The world of manufacturing is always changing. It seems that new technologies are always arising to increase productivity, lower costs and add new functionality. However, sometimes the changes are so big, they are called a revolution. One of those times is on the horizon. Manufacturing automation is now moving to the Fourth Revolution.
The first Industrial Revolution started the world of manufacturing. This is when machines were created to produce everything from cotton to weaving textiles. Life in the manufacturing world suddenly became much easier. Next came the second Industrial Revolution and it found manufacturers like Henry Ford using mass production techniques to bring goods to the public quickly and inexpensively.
The third wave of manufacturing brought data onto the scene. Availability of data allowed manufacturing automation to run production. Information technology, computerized systems, and other advances lessened the human touch on the assembly line while simultaneously producing goods and services quickly and cheaply.
Now we are entering the fourth dimension, or phase, of manufacturing existence. Not to get too Twilight-Zone with you, but the fourth phase of manufacturing harnesses the amazing use of cyber-physical systems to bring goods to customers with more precision and accuracy than ever before.
Manufacturing Automation in a Customer-Centric Fashion
Prior to the Industrial Revolution, the only way to make goods for sale was to make them by hand. Cobblers got to know the bunions, bumps, and arches of the feet of their customers; shoes were hand tooled. After the Industrial Revolution, shoes were mass-produced. They fit most feet, and that was acceptable.
Today’s cyber-physical systems marry technology back to personalization to enhance the customer experience. With new advances in computer technology such as 3D printing and cloud computing, it’s not unrealistic to imagine that the factories of tomorrow will receive inputs from shoe stores on main street and custom-mill shoes to fit your feet. They’re mass produced forms customized to fit.
Shoes are a good example, because no two feet are the same. But such marriage of manufacturing automation to customer needs can occur in business-to-business sectors too. Imagine a world in which plastic is formed into bumpers for cars not based on mass orders (“Give us 50 bumpers by Friday”) but custom orders (“We need 6 for sports cars, 13 for SUVs, and 31 for sedans.”)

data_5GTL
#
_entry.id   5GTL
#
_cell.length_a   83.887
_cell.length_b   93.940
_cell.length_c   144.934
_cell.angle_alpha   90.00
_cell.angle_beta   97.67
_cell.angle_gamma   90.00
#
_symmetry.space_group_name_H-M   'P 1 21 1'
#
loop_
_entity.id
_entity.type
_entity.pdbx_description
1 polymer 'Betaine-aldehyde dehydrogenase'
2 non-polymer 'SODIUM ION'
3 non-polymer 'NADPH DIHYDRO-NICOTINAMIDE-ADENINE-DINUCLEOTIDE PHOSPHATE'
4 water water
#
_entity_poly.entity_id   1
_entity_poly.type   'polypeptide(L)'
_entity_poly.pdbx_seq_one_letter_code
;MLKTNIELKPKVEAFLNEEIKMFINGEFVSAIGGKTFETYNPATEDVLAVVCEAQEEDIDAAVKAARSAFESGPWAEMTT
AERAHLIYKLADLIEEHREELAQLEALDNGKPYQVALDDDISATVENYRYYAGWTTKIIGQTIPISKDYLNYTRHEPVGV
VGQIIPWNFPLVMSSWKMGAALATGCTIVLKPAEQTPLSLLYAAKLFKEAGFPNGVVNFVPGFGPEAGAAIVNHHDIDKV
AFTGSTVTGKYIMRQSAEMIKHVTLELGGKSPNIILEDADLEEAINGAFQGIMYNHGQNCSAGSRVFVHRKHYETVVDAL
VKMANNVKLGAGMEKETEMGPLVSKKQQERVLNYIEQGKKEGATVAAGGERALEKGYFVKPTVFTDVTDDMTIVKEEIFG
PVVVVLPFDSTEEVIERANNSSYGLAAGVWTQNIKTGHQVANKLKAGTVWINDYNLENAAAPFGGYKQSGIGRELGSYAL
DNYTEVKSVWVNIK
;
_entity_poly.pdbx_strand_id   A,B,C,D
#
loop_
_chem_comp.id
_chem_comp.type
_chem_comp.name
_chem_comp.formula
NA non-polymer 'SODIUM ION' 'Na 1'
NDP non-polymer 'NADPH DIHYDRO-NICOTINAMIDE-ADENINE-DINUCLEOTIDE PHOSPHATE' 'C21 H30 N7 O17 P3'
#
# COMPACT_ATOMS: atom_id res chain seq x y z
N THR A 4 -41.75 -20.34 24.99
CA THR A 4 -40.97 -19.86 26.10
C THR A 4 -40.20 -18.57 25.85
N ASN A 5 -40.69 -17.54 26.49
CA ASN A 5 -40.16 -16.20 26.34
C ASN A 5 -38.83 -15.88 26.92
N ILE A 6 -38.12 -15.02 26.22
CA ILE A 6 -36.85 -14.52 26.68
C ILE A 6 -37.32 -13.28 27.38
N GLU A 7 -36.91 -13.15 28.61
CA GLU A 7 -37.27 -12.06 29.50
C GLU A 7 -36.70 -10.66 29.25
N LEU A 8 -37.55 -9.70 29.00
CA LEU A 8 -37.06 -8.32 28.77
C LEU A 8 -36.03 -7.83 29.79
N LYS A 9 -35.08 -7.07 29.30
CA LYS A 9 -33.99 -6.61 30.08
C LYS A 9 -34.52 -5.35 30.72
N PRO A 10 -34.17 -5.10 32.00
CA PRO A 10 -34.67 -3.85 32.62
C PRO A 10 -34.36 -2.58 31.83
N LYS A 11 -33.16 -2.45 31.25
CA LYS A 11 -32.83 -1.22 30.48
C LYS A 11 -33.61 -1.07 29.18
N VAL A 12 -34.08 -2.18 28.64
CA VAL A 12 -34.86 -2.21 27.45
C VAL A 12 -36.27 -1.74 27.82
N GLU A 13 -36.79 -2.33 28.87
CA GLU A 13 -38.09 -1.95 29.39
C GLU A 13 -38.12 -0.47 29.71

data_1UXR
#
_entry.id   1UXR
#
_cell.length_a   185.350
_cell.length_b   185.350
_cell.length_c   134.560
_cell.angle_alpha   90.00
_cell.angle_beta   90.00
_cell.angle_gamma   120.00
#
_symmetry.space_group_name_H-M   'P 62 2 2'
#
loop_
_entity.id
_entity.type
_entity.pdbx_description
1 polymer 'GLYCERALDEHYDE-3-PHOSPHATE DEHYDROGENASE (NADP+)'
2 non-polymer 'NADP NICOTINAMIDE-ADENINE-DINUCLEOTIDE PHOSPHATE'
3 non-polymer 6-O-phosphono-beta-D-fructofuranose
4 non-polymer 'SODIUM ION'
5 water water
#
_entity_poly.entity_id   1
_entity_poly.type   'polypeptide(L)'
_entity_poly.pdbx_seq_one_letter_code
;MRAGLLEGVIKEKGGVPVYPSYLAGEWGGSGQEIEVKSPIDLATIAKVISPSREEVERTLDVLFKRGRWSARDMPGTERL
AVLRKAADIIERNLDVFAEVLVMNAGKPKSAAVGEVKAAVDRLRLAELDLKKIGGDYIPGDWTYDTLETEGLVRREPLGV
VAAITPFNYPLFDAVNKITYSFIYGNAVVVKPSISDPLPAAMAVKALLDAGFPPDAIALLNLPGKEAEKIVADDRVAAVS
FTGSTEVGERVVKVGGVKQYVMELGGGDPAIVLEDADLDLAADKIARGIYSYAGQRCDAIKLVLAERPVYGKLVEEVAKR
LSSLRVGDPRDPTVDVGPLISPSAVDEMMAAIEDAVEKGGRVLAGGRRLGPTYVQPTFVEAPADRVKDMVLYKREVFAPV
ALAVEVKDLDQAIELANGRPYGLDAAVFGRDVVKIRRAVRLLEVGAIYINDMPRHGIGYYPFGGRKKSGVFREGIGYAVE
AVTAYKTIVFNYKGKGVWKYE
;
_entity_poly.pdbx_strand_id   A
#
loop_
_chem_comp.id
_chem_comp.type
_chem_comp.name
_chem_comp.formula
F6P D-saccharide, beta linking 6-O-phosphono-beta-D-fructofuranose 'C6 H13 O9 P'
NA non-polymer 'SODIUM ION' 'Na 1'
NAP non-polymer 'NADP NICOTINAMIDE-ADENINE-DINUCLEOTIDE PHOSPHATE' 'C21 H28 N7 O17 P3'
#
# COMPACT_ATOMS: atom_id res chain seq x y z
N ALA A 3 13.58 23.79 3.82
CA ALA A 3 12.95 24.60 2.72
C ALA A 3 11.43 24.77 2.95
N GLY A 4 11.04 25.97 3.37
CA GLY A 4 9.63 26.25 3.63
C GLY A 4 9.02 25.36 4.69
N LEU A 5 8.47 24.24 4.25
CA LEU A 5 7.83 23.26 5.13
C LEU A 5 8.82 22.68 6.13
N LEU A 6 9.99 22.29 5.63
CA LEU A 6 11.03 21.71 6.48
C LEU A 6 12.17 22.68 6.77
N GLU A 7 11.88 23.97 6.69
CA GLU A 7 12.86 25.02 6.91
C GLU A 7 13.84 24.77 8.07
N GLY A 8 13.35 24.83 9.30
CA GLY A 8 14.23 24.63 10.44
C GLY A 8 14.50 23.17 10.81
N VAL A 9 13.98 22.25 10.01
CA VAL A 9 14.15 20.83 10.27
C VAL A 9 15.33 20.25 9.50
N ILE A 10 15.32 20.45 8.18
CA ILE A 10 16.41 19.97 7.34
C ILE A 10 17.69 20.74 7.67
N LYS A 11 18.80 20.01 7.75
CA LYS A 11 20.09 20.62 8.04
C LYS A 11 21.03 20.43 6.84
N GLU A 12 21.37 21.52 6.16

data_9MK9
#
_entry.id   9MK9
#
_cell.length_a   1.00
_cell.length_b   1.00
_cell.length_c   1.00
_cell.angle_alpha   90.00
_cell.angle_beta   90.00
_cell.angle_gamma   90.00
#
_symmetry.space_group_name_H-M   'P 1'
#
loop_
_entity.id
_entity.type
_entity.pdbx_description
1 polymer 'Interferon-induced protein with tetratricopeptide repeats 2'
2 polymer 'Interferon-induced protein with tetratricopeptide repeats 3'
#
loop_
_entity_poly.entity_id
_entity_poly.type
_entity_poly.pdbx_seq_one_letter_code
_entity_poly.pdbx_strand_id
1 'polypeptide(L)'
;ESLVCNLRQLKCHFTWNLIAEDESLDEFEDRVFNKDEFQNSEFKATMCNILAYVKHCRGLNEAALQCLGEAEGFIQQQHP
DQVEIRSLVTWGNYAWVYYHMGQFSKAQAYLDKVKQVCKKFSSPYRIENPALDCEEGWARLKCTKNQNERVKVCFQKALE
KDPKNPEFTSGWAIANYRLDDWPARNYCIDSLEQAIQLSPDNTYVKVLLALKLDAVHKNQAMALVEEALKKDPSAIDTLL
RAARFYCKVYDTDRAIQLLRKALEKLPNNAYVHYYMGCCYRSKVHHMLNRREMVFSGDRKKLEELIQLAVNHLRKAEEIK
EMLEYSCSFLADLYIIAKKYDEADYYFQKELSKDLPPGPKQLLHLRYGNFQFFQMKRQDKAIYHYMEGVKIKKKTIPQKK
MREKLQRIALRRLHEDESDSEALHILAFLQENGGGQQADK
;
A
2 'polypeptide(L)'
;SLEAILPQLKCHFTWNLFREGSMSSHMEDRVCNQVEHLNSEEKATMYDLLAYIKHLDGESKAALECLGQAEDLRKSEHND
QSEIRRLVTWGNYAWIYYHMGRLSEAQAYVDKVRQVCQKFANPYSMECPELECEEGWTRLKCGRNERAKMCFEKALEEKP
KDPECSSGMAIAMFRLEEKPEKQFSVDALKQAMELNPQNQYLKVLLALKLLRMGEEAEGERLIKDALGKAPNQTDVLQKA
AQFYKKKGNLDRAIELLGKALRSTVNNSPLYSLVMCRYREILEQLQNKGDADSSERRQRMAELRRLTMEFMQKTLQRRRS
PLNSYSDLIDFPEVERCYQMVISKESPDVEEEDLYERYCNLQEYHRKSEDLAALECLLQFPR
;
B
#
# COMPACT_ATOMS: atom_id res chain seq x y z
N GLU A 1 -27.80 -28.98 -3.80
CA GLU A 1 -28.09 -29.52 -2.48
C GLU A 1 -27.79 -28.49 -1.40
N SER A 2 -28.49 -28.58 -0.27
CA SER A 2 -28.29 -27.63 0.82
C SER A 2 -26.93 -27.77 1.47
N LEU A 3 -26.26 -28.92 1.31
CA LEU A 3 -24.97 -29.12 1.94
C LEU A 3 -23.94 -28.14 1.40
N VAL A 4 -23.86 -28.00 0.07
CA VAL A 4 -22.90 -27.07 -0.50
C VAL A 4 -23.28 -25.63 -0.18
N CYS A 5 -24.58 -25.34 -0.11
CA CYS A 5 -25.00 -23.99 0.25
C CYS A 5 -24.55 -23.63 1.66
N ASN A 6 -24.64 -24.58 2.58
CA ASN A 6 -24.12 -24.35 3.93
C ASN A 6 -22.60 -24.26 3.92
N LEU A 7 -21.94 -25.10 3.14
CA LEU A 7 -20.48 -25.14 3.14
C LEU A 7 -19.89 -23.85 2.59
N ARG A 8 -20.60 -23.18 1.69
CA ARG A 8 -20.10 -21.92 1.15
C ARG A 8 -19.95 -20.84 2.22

Predictive Analytics, the Wave of the Future
We’re not quite at the point in which custom orders can be made so precisely. Although manufacturers may soon have the technology to custom-produce shoes, clothes, automobile bumpers, or lenses for microscopes, it’s much more common to produce mass runs of goods than custom runs.
Enter predictive analytics, the wave of the future for manufacturers. With predictive analytics, computer systems learn from the inputs they receive. They can scan orders, for example, and find patterns to predict future ordering trends. Manufacturers can then use data to produce a close match between supply and demand.
Manufacturing Automation Is on the Verge of Great Changes
In the 1980s, computers changed the face of manufacturing from mass production into technology-based production. The manufacturing automation systems of today are slowly moving manufacturers into the world of artificial intelligence, predictive analytics, and custom orders.
Some may say we have gone full circle, or maybe we are just moving ahead. No matter how you look at it, it’s a new and exciting time for manufacturers. It’s a perfect time for manufacturers to consider upgrading to new advanced manufacturing automation. The more data you can gather, the further your business can grow.
Scanco has expanded to offer manufacturing automation solutions for Sage 100 and Sage 500. Combined with our respected warehouse automation systems, your entire operations are ready to move to the next dimension. Contact us for a free consultation about automating your warehouse and manufacturing operations.